President Beji Caid Essebsi vowed to fight terrorism “without mercy” following the attack against the Bardo Museum in central Tunis on 18 March that killed 23 people, including 20 foreign tourists (see that day’s Special Report). Thousands of people also protested in the capital against the shootings, which a broadcast by Islamic State’s (IS) main radio channel on 19 March credibly claimed was conducted by fighters loyal to the group.
Essebsi’s comments indicate that the Government will intensify its campaign against suspected jihadist groups and their supporters. Since coming to
Tunis will hope that by demonstrating its resolve to improve security, it will reassure foreigners and limit the impact of this attack on the tourism industry; the stock exchange has already dropped 2.5% and two German tour operators have suspended trips to the capital from coastal resorts. However, a crackdown will increase support for militants in the country’s Salafist-jihadist community, who already perceive the Government as pursuing an anti-Islamist agenda, and this will raise the risk of further attacks.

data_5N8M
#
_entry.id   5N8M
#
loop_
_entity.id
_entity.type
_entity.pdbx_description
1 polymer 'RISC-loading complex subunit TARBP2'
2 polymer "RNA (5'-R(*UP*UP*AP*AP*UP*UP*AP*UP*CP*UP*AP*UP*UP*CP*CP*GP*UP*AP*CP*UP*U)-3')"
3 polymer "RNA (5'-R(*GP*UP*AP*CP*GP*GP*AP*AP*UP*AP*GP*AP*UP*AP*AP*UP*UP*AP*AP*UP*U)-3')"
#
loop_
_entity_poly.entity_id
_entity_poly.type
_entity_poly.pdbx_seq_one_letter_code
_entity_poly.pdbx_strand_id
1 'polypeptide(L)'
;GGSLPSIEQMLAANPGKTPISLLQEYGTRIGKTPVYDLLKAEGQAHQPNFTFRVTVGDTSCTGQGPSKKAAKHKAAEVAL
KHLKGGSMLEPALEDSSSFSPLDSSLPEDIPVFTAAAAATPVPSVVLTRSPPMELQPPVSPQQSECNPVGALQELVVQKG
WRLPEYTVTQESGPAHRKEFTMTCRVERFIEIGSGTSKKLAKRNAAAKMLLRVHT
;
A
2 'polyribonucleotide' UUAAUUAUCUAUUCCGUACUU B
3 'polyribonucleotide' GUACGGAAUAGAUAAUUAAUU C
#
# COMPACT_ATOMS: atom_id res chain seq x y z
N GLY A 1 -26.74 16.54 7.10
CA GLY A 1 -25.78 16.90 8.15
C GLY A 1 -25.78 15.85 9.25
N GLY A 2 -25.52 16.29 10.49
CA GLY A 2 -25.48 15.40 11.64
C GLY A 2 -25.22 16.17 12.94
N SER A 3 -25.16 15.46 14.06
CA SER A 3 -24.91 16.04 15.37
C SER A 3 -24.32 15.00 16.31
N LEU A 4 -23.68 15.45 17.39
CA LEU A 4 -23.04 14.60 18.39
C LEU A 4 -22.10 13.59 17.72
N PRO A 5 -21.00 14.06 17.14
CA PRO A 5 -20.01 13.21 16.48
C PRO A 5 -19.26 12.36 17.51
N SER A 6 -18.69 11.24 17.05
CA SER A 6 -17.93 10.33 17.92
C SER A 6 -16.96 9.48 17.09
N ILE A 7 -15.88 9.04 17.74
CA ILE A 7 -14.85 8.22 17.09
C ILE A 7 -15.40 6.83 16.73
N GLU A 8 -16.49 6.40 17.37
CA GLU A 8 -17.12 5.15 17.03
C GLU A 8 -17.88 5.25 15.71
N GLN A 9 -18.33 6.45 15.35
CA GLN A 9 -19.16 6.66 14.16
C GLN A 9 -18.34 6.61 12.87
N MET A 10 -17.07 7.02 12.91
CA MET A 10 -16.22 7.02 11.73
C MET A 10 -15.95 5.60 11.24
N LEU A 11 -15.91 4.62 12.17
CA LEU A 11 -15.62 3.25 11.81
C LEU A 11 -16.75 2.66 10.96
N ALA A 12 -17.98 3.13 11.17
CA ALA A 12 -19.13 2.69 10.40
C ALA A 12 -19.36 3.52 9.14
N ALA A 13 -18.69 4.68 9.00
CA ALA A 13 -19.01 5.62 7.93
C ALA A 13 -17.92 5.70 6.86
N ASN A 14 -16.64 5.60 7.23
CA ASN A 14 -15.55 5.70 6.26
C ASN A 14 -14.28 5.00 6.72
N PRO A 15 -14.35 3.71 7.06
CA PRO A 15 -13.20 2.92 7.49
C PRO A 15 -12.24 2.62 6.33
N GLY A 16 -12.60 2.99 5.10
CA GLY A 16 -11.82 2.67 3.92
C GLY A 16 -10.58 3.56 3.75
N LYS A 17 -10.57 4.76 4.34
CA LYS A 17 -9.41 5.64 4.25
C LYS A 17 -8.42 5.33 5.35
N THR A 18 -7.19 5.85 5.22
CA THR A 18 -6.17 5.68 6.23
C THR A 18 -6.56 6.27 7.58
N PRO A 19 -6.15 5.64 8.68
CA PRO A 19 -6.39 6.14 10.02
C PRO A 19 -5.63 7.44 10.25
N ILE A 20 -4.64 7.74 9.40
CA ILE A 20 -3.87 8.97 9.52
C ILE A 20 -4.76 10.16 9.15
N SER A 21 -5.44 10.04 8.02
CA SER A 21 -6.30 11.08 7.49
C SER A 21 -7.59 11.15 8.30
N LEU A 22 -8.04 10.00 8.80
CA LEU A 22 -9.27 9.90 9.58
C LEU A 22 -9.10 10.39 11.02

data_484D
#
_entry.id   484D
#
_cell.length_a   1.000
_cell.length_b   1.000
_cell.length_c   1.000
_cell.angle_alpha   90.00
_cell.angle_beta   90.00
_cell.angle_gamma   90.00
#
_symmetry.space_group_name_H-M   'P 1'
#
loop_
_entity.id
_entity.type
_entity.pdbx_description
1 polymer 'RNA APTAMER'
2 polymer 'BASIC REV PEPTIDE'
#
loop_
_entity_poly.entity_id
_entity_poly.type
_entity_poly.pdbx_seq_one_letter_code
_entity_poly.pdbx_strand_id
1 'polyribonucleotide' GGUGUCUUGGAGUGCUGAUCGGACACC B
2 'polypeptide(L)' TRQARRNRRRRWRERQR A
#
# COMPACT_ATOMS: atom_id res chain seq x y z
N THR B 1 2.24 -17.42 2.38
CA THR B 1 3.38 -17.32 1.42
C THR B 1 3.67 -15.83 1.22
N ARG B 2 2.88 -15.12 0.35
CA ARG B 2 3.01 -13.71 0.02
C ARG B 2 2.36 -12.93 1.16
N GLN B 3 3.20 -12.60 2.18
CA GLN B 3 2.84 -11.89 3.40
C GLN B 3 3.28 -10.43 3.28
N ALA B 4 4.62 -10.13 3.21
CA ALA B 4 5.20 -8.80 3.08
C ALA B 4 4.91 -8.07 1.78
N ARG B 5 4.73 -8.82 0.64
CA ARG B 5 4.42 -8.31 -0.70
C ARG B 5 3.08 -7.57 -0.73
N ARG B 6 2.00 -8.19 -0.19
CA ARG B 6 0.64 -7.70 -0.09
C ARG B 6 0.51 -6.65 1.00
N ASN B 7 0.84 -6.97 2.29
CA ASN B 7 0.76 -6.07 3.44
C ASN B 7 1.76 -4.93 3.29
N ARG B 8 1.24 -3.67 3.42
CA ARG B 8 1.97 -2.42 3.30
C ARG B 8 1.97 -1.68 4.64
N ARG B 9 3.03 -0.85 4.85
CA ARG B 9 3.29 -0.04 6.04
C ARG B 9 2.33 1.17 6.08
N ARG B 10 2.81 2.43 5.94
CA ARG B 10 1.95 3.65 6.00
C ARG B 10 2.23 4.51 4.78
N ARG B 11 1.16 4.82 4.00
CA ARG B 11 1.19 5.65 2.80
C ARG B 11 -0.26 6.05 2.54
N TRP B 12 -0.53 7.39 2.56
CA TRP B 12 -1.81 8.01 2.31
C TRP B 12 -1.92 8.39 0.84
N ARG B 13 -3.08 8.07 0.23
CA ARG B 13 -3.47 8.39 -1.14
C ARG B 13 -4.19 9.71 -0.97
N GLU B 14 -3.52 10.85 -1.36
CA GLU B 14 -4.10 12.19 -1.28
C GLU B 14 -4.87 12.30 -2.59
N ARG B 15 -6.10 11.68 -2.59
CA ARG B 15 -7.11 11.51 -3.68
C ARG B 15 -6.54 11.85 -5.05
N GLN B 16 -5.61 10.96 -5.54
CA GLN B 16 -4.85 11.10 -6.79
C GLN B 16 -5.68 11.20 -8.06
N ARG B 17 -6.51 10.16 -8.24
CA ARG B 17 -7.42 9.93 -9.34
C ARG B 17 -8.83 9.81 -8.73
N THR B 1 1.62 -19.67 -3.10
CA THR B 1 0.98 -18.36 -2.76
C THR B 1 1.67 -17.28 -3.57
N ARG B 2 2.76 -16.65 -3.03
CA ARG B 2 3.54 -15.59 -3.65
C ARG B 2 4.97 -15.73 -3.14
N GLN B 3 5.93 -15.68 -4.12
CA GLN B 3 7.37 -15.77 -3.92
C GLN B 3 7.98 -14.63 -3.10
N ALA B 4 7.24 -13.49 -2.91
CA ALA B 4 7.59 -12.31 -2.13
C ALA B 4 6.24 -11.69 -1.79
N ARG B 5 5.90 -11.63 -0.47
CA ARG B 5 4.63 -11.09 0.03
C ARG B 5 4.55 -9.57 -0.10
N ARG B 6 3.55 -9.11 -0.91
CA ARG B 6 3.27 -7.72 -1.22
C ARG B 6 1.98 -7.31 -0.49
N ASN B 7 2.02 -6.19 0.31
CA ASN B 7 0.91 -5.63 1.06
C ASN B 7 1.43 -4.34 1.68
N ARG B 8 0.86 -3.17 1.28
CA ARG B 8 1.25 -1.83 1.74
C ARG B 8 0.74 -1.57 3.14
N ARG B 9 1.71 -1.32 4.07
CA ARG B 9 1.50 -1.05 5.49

Jihadists will prioritise Government and security targets to retaliate for the crackdown and portray themselves as defending Islam against a secular regime. However, the risk to foreigners has now increased and will be ongoing since pro-IS fighters believe that damaging the tourism industry will undermine political stability and security, giving them greater opportunities to increase support. IS’s radio broadcast referred to the attackers as members of the Caliphate, which suggests that the group is looking to expand its activities in Tunisia to destabilise the country and thereby help it seize territory in the longer-term. There are hundreds of Tunisian volunteers fighting with the group in Syria and Iraq, and so their eventual return home will also increase the threat to foreigners and risk further undermining the country’s security environment.